The Bible says that wise men travelled from afar on camels to visit the infant Jesus as he lay in the manger. They brought him gifts of gold, frankincense and myrhh. We all know what gold is, but have you ever wondered what frankincense and myrrh were?

Frankincense and myrrh are both resins ... dried tree sap... that come from trees of the genus Boswellia (frankincense) and Commiphora (myrhh), which are commonly found in northern Africa and the Middle East. Frankincense and myrrh have always been used to create incense, a substance you burn to create pleasing aromas.

The sap from these two trees is collected in a similar way that people collect rubber-tree sap or pine-tree sap. Cutting the tree's bark causes the sap to flow out of the cut. It's allowed to dry on the tree, and then it's collected.


Frankincense is obtained from trees of the genus Boswellia found in Somalia and Saudi Arabia. The trees grow on the rocky coast; the youngest trees furnish the most valuable sap. The season for gathering dried sap lasts from May till the middle of September.

The milk-like juice runs from a cut made in the bark and is allowed to harden. After about three months the sap dries into yellowish 'tears'. These clear globules are scraped off.

Frankincense is mixed with spices, seeds and roots to create different aromas. Traditionally, you burn a powdered form of the incense with charcoal in a censer or on a small stand.

A censer is a vessel for burning incense. A typical censer is a small metal or stone dish. In many cultures, burning incense has spiritual and religious connotations, and this influences the design and decoration of the censer. Designs vary from simple, earthenware bowls to intricately carved silver or gold vessels.


Commiphora is a shrub or small tree found in the desert areas of North Africa (primarily Somalia) and the Red Sea shores of Saudi Arabia. It grows up to 3 m tall and has tough, knotted branches. The sap, or resin, is a pale yellow liquid, and it flows slowly from cuts in the bark. After it dries it is collected in reddish-brown irregular lumps. The word myrrh means 'bitter' in Arabic.

Myrhh has been used for ages as an ingredient in incense, beauty treatments, and perfumes. it also makes a good glue. Writings from 2,700 years ago describe how myrrh was also used for embalming.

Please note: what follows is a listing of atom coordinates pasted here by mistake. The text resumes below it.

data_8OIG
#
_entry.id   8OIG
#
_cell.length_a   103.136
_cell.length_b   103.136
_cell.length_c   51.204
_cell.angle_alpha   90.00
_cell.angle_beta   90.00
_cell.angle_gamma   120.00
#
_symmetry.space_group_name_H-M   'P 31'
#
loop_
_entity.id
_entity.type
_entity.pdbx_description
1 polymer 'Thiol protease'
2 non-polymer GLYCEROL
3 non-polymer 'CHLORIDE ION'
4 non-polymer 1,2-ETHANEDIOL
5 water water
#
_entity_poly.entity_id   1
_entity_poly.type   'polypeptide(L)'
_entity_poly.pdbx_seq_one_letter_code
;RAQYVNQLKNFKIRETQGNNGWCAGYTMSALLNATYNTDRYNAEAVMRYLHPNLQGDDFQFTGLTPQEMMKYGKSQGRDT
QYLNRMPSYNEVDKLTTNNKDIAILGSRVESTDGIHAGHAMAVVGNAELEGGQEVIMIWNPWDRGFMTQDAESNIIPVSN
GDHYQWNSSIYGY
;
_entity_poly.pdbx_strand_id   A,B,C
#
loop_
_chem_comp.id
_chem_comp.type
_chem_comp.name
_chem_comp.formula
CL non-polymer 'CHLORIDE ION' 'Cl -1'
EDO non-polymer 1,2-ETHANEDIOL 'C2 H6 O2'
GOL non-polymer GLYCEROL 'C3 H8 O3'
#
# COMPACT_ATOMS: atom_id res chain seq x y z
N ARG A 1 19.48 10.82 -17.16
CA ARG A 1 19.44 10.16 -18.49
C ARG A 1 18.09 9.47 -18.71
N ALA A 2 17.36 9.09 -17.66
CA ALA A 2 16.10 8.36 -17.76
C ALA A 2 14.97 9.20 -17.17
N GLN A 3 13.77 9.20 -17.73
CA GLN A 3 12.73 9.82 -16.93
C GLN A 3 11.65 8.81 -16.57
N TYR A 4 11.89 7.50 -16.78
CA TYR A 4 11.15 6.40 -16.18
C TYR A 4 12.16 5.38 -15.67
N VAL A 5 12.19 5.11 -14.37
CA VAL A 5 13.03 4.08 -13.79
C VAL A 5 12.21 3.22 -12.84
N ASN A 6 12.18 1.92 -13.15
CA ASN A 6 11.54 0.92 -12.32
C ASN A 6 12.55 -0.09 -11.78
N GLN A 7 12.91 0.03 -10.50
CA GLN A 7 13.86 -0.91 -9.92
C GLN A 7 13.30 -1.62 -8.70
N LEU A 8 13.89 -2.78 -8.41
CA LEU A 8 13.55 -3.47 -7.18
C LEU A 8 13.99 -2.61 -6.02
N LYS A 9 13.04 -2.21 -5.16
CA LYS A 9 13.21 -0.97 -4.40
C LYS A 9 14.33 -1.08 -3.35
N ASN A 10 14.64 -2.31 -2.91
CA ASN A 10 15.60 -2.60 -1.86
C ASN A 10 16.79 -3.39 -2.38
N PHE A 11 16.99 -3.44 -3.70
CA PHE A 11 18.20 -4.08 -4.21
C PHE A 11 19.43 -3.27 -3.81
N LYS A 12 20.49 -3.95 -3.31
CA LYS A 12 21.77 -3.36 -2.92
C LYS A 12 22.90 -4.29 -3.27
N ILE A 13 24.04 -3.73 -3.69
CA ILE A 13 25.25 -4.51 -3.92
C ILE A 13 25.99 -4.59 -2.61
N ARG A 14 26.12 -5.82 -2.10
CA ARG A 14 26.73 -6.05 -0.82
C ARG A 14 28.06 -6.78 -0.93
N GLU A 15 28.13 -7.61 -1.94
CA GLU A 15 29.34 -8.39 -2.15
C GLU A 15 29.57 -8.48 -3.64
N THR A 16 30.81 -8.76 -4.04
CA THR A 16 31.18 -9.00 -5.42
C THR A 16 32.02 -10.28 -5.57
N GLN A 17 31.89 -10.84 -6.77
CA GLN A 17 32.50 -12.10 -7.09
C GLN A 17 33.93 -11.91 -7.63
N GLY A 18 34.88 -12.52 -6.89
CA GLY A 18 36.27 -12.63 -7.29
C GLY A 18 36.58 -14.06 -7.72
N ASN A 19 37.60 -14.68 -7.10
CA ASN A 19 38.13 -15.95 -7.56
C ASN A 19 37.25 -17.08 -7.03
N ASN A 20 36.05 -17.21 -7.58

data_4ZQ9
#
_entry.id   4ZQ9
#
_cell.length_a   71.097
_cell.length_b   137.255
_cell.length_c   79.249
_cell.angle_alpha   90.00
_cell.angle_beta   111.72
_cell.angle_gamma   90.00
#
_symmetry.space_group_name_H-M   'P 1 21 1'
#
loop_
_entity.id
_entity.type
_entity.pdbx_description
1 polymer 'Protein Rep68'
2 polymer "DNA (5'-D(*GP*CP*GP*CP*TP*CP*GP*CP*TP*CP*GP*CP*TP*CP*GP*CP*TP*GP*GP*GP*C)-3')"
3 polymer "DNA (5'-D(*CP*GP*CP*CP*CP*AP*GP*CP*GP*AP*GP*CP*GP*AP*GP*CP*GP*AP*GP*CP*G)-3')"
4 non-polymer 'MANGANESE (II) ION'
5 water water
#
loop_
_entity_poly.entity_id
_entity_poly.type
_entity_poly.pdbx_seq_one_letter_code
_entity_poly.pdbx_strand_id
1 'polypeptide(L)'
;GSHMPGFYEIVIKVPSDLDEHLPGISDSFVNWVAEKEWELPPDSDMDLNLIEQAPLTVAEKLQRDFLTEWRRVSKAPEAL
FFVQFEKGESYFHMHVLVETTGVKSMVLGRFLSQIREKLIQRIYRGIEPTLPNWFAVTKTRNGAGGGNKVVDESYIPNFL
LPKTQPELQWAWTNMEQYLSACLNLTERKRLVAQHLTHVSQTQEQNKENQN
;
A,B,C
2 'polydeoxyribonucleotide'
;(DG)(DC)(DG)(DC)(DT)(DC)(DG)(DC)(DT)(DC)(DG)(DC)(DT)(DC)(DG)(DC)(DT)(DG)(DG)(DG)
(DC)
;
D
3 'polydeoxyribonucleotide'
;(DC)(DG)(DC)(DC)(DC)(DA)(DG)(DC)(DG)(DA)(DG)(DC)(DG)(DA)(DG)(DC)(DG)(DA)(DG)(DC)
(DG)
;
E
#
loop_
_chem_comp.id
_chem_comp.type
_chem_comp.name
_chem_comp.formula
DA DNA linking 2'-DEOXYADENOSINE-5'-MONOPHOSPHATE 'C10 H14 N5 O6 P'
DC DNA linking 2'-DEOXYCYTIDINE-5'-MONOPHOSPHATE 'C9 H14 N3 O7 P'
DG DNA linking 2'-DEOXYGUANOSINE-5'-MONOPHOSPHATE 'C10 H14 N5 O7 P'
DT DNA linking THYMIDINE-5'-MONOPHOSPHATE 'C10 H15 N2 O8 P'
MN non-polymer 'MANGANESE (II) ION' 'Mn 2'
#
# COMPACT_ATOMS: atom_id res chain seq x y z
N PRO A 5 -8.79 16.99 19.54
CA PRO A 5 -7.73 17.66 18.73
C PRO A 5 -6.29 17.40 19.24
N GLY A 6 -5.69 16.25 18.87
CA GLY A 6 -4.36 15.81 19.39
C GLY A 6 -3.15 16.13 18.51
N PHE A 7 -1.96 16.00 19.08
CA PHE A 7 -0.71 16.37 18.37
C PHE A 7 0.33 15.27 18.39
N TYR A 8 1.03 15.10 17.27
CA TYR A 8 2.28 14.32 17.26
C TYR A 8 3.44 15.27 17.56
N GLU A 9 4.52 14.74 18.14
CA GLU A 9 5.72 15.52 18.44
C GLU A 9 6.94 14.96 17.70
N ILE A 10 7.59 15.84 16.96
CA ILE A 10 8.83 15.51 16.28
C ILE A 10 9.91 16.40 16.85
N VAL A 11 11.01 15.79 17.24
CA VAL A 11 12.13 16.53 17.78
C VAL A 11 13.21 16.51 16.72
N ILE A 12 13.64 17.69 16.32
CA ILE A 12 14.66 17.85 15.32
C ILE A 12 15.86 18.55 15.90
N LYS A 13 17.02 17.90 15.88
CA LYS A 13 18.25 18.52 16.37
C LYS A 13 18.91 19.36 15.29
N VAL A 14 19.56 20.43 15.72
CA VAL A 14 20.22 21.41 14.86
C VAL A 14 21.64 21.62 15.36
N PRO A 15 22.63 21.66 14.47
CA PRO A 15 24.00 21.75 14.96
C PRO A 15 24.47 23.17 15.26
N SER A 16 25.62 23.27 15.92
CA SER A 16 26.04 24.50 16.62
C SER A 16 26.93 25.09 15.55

Because the demand for myrhh eventually became so high, and because its supply was limited, myrrh became as valuable as gold.

You might also be interested in what the Bible actually tells us about the three wise men and the gifts they brought. Surprisingly, not a lot of information is given.

Mathew 2:1 tells us:

"Now when Jesus was born ... there came wise men from the east to Jerusalem ..."

Matthew doesn't say how many wise men came from the east, doesn't mention their names, and doesn't provide any details about how they made their journey. Matthew 2:1-2 tells us that they came "from the east" to worship the "king of the Jews". It has generally been assumed that there were three wise men because Matthew 2:11 makes mention of three gifts: " . . . they presented unto him gifts; gold, and frankincense and myrrh".

The names of the wise men, Gaspar, Melchior, and Balthasar, don't come from the Bible; in fact, these names didn't appear in Christian literature until over 500 years after the birth of Jesus.

Nothing in the Bible says the wise men rode camels or any other animal; they may in fact have walked. And despite the familiar lyrics of the Christmas carol 'We Three Kings', no biblical source depicts the three wise men as kings. Their identification as kings is probably linked to Isaiah 60:16, which refers to "kings [coming] to the brightness of your dawn" bearing "gold and frankincense". Further identification of the magi with kings may be due to Psalm 72:11, "May all kings fall down before him". We can assume, however, that they were most likely highly learned men, perhaps astrologers. In any case, they knew a miracle had occurred.

Matthew 2:112 describes the visit of the Magi:

"In the time of King Herod, after Jesus was born in Bethlehem of Judea, wise men from the East came to Jerusalem, asking, 'Where is the child who has been born king of the Jews? For we observed his star at its rising, and have come to pay him homage.' When King Herod heard this, he was frightened and all Jerusalem with him; and calling together all the chief priests and scribes of the people, he inquired of them where the Messiah was to be born.

They told him, 'In Bethlehem of Judea; for so it has been written by the prophet: 'And you, Bethlehem, in the land of Judah, are by no means least among the rulers of Judah; for from you shall come a ruler who is to shepherd my people Israel.'' Then Herod secretly called for the wise men and learned from them the exact time when the star had appeared. Then he sent them to Bethlehem, saying, 'Go and search diligently for the child; and when you have found him, bring me word so that I may also go and pay him homage.'

When they had heard the king, they set out; and there, ahead of them, went the star that they had seen at its rising, until it stopped over the place where the child was. When they saw that the star had stopped, they were overwhelmed with joy. On entering the house, they saw the child with Mary his mother; and they knelt down and paid him homage. Then, opening their treasure chests, they offered him gifts of gold, frankincense, and myrrh. And having been warned in a dream not to return to Herod, they left for their own country by another path"

The Bible | Resources

HTML, graphics & design by Bill Willis 2023